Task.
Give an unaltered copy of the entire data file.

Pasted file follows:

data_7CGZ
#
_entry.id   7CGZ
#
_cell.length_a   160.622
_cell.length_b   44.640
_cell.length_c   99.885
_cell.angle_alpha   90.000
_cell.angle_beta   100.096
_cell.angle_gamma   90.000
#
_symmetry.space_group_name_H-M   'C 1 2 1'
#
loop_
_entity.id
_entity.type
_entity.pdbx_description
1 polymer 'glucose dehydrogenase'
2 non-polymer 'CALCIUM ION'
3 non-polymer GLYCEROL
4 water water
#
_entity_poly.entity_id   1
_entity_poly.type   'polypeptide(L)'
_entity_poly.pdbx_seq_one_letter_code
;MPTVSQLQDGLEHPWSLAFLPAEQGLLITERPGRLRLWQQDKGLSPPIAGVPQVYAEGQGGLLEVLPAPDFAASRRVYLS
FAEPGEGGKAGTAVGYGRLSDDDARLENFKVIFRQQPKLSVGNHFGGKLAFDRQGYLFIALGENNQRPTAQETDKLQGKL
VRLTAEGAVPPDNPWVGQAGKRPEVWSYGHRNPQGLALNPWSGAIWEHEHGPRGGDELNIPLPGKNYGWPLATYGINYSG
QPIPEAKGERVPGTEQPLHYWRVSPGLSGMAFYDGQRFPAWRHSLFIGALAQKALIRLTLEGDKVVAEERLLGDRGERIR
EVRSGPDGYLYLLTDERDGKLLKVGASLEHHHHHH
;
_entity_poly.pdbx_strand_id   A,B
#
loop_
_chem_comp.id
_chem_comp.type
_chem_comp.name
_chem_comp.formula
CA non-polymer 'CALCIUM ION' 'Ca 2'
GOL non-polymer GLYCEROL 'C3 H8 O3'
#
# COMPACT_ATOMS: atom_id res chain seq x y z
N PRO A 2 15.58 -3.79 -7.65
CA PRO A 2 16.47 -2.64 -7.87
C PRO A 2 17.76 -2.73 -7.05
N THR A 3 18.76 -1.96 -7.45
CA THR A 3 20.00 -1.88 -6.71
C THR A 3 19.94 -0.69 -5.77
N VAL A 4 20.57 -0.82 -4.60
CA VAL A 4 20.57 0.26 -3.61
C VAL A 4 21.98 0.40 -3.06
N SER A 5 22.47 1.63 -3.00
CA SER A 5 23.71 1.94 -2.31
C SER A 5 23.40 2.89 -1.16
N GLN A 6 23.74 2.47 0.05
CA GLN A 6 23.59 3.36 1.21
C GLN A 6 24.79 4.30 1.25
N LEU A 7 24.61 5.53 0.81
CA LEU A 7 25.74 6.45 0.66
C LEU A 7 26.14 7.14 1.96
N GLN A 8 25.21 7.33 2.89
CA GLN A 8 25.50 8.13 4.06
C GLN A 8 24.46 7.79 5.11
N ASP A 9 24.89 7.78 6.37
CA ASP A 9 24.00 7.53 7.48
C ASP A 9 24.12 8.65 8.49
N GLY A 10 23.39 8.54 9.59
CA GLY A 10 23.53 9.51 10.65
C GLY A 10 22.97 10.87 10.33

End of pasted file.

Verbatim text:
data_7CGZ
#
_entry.id   7CGZ
#
_cell.length_a   160.622
_cell.length_b   44.640
_cell.length_c   99.885
_cell.angle_alpha   90.000
_cell.angle_beta   100.096
_cell.angle_gamma   90.000
#
_symmetry.space_group_name_H-M   'C 1 2 1'
#
loop_
_entity.id
_entity.type
_entity.pdbx_description
1 polymer 'glucose dehydrogenase'
2 non-polymer 'CALCIUM ION'
3 non-polymer GLYCEROL
4 water water
#
_entity_poly.entity_id   1
_entity_poly.type   'polypeptide(L)'
_entity_poly.pdbx_seq_one_letter_code
;MPTVSQLQDGLEHPWSLAFLPAEQGLLITERPGRLRLWQQDKGLSPPIAGVPQVYAEGQGGLLEVLPAPDFAASRRVYLS
FAEPGEGGKAGTAVGYGRLSDDDARLENFKVIFRQQPKLSVGNHFGGKLAFDRQGYLFIALGENNQRPTAQETDKLQGKL
VRLTAEGAVPPDNPWVGQAGKRPEVWSYGHRNPQGLALNPWSGAIWEHEHGPRGGDELNIPLPGKNYGWPLATYGINYSG
QPIPEAKGERVPGTEQPLHYWRVSPGLSGMAFYDGQRFPAWRHSLFIGALAQKALIRLTLEGDKVVAEERLLGDRGERIR
EVRSGPDGYLYLLTDERDGKLLKVGASLEHHHHHH
;
_entity_poly.pdbx_strand_id   A,B
#
loop_
_chem_comp.id
_chem_comp.type
_chem_comp.name
_chem_comp.formula
CA non-polymer 'CALCIUM ION' 'Ca 2'
GOL non-polymer GLYCEROL 'C3 H8 O3'
#
# COMPACT_ATOMS: atom_id res chain seq x y z
N PRO A 2 15.58 -3.79 -7.65
CA PRO A 2 16.47 -2.64 -7.87
C PRO A 2 17.76 -2.73 -7.05
N THR A 3 18.76 -1.96 -7.45
CA THR A 3 20.00 -1.88 -6.71
C THR A 3 19.94 -0.69 -5.77
N VAL A 4 20.57 -0.82 -4.60
CA VAL A 4 20.57 0.26 -3.61
C VAL A 4 21.98 0.40 -3.06
N SER A 5 22.47 1.63 -3.00
CA SER A 5 23.71 1.94 -2.31
C SER A 5 23.40 2.89 -1.16
N GLN A 6 23.74 2.47 0.05
CA GLN A 6 23.59 3.36 1.21
C GLN A 6 24.79 4.30 1.25
N LEU A 7 24.61 5.53 0.81
CA LEU A 7 25.74 6.45 0.66
C LEU A 7 26.14 7.14 1.96
N GLN A 8 25.21 7.33 2.89
CA GLN A 8 25.50 8.13 4.06
C GLN A 8 24.46 7.79 5.11
N ASP A 9 24.89 7.78 6.37
CA ASP A 9 24.00 7.53 7.48
C ASP A 9 24.12 8.65 8.49
N GLY A 10 23.39 8.54 9.59
CA GLY A 10 23.53 9.51 10.65
C GLY A 10 22.97 10.87 10.33